Introducing Jane

This may be the hardest blog I’ve ever written – because it’s about me, and that makes me feel a little bit cringy.  The Brits are not, as a rule, good at self-promotion, or indeed talking about themselves in a positive way, and from that respect I’m very British!

So, taking Joyce as my inspiration, I’m currently 46 (check the date when you read this) and I was brought up in a jolly nice part of Essex.  No, that is not a contradiction in terms.  One of 2 daughters, my sister and I went to what was then the best state school in the borough and we both did very well at GCSE, thank you very much.  At A level I stumbled and did re-sits on two of them, but did not manage to improve.  This was the best bit of bad luck of my life – I had not yet learned that the harshest examiner is yourself, and if you expect to succeed and work and live accordingly, you will succeed, but if you have little faith in yourself, however hard you work there is a good chance you will ambush yourself sooner or later.  That is why, even though I am the Study Skills specialist, and Joyce is the mentor, so much of what we both do is about building confidence as a foundation to skills.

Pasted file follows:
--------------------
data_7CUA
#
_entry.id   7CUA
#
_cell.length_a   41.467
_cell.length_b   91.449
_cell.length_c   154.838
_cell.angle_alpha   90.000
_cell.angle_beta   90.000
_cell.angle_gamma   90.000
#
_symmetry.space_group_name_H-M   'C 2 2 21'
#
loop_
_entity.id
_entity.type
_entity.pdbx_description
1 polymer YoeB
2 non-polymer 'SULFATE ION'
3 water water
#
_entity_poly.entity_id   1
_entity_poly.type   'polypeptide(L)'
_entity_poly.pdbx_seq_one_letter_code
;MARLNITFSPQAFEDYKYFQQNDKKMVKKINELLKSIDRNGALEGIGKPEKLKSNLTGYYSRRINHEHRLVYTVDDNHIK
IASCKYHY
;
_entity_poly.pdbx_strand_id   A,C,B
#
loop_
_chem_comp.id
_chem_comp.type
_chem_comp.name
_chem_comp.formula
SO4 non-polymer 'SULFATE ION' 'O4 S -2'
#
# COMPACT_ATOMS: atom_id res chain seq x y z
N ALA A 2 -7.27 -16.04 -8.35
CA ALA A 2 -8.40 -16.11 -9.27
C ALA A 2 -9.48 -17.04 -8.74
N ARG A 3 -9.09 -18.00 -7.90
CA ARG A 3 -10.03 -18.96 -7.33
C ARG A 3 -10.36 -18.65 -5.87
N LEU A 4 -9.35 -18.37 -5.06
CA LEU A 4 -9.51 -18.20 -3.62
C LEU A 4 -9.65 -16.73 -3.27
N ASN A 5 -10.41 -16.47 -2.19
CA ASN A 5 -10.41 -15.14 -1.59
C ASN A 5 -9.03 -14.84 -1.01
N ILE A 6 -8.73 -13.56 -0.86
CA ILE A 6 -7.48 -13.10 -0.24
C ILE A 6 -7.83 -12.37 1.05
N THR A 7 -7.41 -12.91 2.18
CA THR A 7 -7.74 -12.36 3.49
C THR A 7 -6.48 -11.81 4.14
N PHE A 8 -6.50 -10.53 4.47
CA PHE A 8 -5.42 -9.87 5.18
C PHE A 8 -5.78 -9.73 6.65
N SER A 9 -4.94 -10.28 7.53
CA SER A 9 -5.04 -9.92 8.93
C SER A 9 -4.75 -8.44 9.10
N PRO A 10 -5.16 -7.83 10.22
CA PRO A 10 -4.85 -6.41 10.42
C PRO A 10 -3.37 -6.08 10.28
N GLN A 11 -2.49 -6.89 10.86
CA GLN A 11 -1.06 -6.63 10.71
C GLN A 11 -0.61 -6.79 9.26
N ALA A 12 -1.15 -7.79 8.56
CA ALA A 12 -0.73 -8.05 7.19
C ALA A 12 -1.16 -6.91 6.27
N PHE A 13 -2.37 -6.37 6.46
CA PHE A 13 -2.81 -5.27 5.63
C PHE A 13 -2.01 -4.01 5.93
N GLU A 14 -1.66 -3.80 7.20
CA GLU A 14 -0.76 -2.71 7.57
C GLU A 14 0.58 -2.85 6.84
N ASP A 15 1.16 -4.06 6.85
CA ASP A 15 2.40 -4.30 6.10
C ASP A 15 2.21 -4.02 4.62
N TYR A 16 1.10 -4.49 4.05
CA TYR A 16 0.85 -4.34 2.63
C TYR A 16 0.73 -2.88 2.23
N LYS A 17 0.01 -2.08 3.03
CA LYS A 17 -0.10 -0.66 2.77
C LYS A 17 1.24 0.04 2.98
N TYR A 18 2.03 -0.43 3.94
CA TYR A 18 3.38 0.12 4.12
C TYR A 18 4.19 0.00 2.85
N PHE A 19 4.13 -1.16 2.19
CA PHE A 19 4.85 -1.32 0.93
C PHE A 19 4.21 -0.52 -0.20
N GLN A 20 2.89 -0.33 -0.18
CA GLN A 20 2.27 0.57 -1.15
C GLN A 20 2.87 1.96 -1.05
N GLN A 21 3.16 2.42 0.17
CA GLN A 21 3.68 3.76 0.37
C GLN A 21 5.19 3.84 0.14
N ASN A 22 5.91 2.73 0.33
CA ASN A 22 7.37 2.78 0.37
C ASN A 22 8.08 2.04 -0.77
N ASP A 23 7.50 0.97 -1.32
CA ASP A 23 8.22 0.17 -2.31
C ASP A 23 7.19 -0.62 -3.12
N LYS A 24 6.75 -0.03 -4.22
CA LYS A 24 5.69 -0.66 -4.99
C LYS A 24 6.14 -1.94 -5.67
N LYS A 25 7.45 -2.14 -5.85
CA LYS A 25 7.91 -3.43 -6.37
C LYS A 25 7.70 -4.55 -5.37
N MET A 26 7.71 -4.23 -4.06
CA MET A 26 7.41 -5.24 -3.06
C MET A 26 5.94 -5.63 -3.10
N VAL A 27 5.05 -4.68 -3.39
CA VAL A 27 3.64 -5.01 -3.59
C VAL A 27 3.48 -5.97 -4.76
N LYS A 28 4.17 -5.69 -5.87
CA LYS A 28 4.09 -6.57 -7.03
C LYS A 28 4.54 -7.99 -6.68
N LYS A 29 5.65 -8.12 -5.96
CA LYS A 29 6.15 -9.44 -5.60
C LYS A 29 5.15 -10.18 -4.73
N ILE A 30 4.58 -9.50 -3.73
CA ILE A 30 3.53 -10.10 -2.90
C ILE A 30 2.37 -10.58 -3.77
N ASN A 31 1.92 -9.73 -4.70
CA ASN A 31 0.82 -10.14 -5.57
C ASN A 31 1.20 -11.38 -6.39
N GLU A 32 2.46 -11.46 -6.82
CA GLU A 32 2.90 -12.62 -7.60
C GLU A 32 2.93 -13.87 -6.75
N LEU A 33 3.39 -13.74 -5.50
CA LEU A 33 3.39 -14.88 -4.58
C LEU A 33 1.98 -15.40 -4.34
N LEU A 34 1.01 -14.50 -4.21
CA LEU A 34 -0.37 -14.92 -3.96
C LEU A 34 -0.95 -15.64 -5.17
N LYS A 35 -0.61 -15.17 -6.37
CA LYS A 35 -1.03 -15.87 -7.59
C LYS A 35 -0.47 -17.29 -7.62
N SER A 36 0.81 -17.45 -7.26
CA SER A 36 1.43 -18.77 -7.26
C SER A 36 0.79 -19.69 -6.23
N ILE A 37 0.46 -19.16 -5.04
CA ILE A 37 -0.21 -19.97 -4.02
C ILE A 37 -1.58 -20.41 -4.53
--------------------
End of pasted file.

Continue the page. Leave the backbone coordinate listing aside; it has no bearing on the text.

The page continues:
Why was it a lucky bit of bad luck?  Well the A level results I had took me to Liverpool Hope, just shedding its LIHE name, where I ‘clicked’ and with the support of wonderful academics and pastoral staff, I blossomed (4 spring to mind – Helen King, Jeff Brache, Doreen Heraty and Peter Taylor, but I could easily name more). I left Liverpool Hope with a 2:1, lifelong friends and a great sense of duty, but still lacking personal confidence.  I worked on a hospital switchboard for nearly a year, then entered the Civil Service, having the goal of keeping my head down, not being bored and retiring at 60.  Small goals.

It wasn’t long before I realised that not being bored is not enough, you must be fulfilled and content.  It took me a long time to work out how that could happen, and along the way I worked in 2 different specialist roles, acted as a team leader, and persuaded the Civil Service to pay for my Master’s Degree at the University of York.  From there I became a more senior team leader for a local authority, and sadly, my lack of self esteem meant I allowed myself to be bullied by a woman who finally had a class action taken out against her.  I thought I was the only one, poor at my job and worthy of nothing better. In fact, looking back on it now, I see now that she was intimidated by my intelligence and potential capacity.  I feel sorry for her now, thinking about how the only way she could get people to do what she needed was through fear, rather than having the skills to gain their respect and affection.  However, it is easy to use position against people, and we must all be careful not to get complacent about how we treat others.